Indian cuisine is as rich as the culture of the vast sub-continent and as diverse as the people who inhabit it. Each region in India has its own food and unique style: cream, yogurt, “ghee” (light butter) and walnuts characterize the dishes of the North, while chili, coconut and coconut oil characterize those of the South.
Authentic Indian food competes with French and Japanese cuisine as one of the great culinary traditions of the world. Reflecting the numerous cultures in its enormous variety, Indian food ranges from simple vegetarian dishes to tasty chicken and fish morsels made with dozens of unique ingredients. Each region has its own specialties, influenced by religion, history and geography and each restaurant and each chef adds their own special touch to it, making each dish unique.
The Indian word for spices is “masala”. The word masala also means a combination of species, herbs and seasonings that are ground together. Masala plays a very important role in Indian cuisine. Far from being used only to flavor, it works both as an appetite stimulator and as a digestive. The secret of Indian cuisine is not only the choice of the right species, but also their mixing and dry frying. In this way, their full aroma can develop properly.
Tandoori refers to a way of barbecuing on coal embers that originated in the wild lands of the north-western border province and was spread through the merchant caravans. All dishes prepared in the Tandoor oven are called Tandoori dishes.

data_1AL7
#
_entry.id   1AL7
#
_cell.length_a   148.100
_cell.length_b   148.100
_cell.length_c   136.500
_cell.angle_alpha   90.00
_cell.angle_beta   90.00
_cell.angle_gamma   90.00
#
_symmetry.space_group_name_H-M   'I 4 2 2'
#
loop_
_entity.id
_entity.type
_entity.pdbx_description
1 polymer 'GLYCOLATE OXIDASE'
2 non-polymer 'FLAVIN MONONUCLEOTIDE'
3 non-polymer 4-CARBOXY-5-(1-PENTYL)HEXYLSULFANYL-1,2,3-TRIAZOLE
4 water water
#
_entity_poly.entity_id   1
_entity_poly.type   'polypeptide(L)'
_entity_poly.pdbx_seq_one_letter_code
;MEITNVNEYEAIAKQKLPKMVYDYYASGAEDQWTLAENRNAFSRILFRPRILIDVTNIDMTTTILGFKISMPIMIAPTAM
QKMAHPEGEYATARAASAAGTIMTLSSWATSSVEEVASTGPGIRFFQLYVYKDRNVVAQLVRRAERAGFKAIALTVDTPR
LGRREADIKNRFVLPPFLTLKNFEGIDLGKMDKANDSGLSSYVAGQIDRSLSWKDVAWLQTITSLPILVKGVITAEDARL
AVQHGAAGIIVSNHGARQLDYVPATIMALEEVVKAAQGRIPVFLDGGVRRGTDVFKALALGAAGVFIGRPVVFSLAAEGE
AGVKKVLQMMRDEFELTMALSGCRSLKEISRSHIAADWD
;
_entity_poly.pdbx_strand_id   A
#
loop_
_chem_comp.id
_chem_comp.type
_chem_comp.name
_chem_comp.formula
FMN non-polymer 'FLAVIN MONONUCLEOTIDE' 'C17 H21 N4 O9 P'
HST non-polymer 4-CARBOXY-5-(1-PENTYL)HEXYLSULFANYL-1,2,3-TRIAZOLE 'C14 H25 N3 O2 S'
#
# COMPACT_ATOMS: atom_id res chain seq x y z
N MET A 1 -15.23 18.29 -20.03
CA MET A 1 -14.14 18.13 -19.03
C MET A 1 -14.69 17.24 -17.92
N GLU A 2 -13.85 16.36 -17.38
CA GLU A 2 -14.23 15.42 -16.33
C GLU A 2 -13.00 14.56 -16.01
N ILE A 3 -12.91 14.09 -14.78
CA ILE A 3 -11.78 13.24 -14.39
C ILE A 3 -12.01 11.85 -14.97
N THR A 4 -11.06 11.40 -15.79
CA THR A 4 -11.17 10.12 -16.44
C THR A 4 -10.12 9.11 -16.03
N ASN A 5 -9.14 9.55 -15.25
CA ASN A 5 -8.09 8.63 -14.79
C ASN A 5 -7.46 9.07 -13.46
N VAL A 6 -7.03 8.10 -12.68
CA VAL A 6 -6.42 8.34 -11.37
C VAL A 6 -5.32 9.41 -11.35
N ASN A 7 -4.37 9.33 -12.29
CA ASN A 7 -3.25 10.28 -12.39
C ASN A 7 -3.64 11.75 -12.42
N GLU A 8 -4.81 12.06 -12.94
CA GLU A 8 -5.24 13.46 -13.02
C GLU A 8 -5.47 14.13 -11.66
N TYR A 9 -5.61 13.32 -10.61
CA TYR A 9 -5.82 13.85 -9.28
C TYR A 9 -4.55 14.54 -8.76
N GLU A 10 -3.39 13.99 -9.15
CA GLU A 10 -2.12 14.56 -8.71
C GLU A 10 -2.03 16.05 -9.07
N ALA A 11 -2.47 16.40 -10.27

The traditional Indian clay oven is called “Tandoor”. Food cooked in Tandoor forms the basis of a style of cuisine that developed in the arid north-western border province (present-day Afghanistan). The Tandoor clay pot is dipped up to the neck in the ground. Charcoal embers are placed in the bottom of the pan. The heat generated by the coal embers on the side of the clay pot cooks the food on skewers, iron sticks long enough to reach the bottom of the Tandoor pot. On the side of the clay pot, instead, the classic Naan bread is placed. Tandoor is probably the most versatile element of Indian cooking utensils. The meat and Naan bread made in it acquire a unique flavor, very different from the food cooked in normal kitchen ovens.
Naan, a typical flat, thin and round bread, is cooked directly for a few minutes on the inner walls of the Tandoor, heated by the hot coal embers that are located at the bottom of the oven. In India, Naan is a dish that cannot be missed at the table. It can be also consumed only with sauces and vegetables. It is more than just a traditional curry accompaniment dish, it is a vital dish in Indian cuisine.
Finally, a curiosity about the word “curry”. The term is a phonetic misunderstanding imported into Europe by the British. The origins are unknown but it is thought to derive from the Tamil word “kari” which means sauce. This word is often used as a synonym for all Indian spicy dishes, sometimes also for dishes prepared with typical sauces. It is not to be confused with the spice mixture known by that name in Europe. Curry is a mixture dish of various spices, mixed in a personal way, prepared in a sauce with a flavor that is different every time it is prepared. It can be both vegetarian but it can also contain fish and meat. Each chef prepares his curry in his own way and ingredients like the mixture used to make masala are kept secret. In this way each dish remains unique.